This DVD is the result of two initiatives that have done a vast
amount to open up the Bayreuth Festival in recent years. Firstly
it is a record of a live big-screen
relay to a crowd outside the theatre, similar to the Royal Opera House’s
British equivalents. Sponsored by Siemens, we get an insight into the workings
of the technical aspects in a “Making of” documentary as an extra.
Secondly it is released by Opus Arte who have entered into an arrangement with
Bayreuth to record and release a number of their performances in coming years.
Thielemann’s new Ring
is the other current example. We can debate
the ins and outs of how “great” the Bayreuth experience still is
these days, but we have to welcome more releases from what is still probably
the finest place on earth to hear Wagner’s works performed.
Let’s begin where we should: the musical performance. Talk of a decline
in Bayreuth’s recent standards can largely be put aside with this Tristan
delivers some of the finest singing in the lead roles that I have heard recently.
Theorin’s Isolde is passionate and all-consuming. The voice can be shrill
at times, but she deploys that to devastating effect during the venom of the
first act: the curse is a real climax, after which comes almost total collapse.
She has all the range and character of a great Isolde, with passionate singing
and absolute confidence within the tessitura. Furthermore, her articulation of
the words really enriches the role, particularly in the Liebestod which fades
away to a breathtaking pianissimo. Her voice can sound a little cold in the great
Act 2 duet, but for me this only enhanced the erotic effect of the music itself.
As for her partner, too often the critics have damned Robert Dean Smith with
faint praise, but for me his Tristan is the genuine article. The voice may lack
the final degree of Heldentenor heft in the first two acts, but he more than
compensates for this in an electrifying account of Act 3 where the delirium seems
almost palpable. He immerses himself in the role utterly and achieves some remarkable
feats of singing while still lying horizontal on Tristan’s bed! Elsewhere
the voice is beautiful and even light, adding airiness and character to a role
which can sound much too heavy in the wrong hands. I found him very moving. Michelle
Breedt’s Brangäne can be shrill and rather irritating at times, but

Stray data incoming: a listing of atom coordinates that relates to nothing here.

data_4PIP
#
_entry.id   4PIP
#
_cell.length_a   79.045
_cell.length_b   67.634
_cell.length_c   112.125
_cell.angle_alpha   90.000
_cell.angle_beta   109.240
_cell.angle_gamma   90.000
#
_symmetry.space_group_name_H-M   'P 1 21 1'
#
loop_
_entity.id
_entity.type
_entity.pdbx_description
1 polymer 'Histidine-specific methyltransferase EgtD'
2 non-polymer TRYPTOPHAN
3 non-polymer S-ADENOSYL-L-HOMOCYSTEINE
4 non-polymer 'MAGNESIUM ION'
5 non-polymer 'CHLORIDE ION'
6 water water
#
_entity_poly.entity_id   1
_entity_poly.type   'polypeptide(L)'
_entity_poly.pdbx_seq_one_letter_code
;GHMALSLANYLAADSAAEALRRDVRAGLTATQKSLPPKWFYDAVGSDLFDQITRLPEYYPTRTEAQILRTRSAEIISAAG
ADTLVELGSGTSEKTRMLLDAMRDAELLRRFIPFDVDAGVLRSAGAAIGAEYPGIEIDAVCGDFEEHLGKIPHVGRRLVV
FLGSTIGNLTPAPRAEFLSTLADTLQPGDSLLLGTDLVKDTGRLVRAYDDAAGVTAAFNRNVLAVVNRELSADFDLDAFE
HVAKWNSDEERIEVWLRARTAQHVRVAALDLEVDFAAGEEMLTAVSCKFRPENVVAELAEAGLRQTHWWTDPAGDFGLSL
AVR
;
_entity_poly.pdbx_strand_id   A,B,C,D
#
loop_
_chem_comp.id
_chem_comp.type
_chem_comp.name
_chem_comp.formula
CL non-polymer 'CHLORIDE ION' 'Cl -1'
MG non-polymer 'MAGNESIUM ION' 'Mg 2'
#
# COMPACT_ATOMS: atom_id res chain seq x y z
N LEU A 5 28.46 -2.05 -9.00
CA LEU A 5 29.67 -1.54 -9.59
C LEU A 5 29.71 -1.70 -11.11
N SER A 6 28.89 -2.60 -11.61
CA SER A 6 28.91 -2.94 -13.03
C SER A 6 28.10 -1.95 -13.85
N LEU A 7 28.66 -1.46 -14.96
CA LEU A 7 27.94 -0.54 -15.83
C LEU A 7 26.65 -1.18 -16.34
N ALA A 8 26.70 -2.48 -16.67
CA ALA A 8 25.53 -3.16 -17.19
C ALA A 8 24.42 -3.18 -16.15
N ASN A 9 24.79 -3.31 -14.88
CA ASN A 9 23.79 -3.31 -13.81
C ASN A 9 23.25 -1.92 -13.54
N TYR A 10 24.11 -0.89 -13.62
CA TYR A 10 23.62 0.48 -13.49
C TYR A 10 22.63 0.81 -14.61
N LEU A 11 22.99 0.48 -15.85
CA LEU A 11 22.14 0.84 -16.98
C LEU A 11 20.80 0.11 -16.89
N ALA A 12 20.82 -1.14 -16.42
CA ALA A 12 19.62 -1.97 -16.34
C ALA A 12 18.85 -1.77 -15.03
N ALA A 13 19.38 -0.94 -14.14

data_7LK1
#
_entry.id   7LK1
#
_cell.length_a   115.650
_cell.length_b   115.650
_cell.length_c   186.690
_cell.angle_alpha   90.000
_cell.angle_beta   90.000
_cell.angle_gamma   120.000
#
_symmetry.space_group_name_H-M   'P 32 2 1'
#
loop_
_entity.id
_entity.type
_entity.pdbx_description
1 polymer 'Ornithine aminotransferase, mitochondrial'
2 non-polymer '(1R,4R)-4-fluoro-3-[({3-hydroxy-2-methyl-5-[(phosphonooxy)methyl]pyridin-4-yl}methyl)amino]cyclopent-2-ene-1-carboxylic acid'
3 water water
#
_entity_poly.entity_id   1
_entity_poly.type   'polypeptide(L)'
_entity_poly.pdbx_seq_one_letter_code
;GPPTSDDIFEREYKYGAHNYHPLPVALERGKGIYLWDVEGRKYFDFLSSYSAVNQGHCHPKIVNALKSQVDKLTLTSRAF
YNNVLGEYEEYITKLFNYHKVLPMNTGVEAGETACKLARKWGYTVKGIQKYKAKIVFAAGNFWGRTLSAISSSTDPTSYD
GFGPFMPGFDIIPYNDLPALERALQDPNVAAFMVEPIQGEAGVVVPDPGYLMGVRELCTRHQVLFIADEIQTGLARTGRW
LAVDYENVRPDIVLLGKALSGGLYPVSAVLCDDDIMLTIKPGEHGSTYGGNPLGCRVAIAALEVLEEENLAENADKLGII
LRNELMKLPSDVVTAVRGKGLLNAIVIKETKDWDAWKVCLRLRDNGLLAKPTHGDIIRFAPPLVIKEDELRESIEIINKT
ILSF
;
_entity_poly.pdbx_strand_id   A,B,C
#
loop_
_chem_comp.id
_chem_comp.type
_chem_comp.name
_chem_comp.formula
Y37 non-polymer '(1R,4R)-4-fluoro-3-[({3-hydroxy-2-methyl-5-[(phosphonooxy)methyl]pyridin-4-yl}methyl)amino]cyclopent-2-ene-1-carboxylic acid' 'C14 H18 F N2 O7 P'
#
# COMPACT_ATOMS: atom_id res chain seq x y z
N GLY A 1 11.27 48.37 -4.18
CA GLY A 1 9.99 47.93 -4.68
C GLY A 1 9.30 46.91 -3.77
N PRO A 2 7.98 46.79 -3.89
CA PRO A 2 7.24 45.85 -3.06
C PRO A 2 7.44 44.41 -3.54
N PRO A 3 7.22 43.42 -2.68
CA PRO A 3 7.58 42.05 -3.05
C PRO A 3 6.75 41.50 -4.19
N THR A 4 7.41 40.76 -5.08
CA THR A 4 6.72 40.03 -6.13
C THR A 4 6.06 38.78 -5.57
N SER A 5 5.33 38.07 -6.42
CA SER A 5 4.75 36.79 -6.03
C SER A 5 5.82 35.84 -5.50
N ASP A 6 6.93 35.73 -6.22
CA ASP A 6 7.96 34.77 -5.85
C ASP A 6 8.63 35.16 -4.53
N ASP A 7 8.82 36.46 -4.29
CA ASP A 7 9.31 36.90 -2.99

I couldn’t make up my mind if this was Breedt’s fault or that of
the acting required by the production. Jukka Rasilainen’s Kurwenal is dependable
but little else: he sounds pedestrian and even uninvolved in Act I, but he comes
close to evoking sympathy in Act 3. Robert Holl is a first rate Marke. The voice
lacks nothing in strength, booming with power in the lower registers while managing
subtlety and vulnerability in conveying the old King’s pain. Smaller parts
are well taken, but it is especially good to have Clemens Bieber as the young
sailor at the opening of Act I.
The orchestra and acoustic sound very good, though Schneider’s conducting
is variable. His account of the prelude was bitty and sporadic, breaking up any
sense of Wagnerian line or continuity so that the engulfing power of the music
is entirely lost. However he improves as the night goes on and by the end of
the evening the musical narrative is utterly compelling. Sound is excellent,
captured in crisp 5.1 surround, and the picture is as clear as any I have seen
on an opera DVD, a tribute to the team who captured it.
This being Bayreuth one would expect a somewhat avant-garde approach to the staging
and it’s certainly different, something you could figure out from the primary
colour costumes on the DVD cover. Christoph Marthaler sets the action on a decaying
ship and with each act we descend further into the bowels of the mouldering vessel.
The first act feels like an old people’s home, a waiting room for death,
and the cast dress in a manner that reinforces this. The bright yellows and blues
of the second act stand in marked contrast to the characters’ longing for
night, while the final act is set in what feels like a post-nuclear cellar. Marthaler’s
idea seems to be that the characters’ longing for death is all-consuming
and that any attempt at coming to terms with the physical world is futile, hence
Tristan and Isolde gaze out into the audience during the Liebesnacht, all but
ignoring one another. Reality proves inadequate to the depth of their passion,
or so we are supposed to believe. I actually found it quite dull in places: after
the love potion the characters just look bored, and during the love duet they
appear merely distracted, though the third act does have undeniable power. All
in all I found watching the whole thing rather depressing, but that’s not
an invalid reading of Wagner’s great score and you’ll probably find
something here to match your view of Tristan
, whatever that is.
see also reviews by Jim Pritchard of this DVD and
Masterwork Index: Tristan and Isolde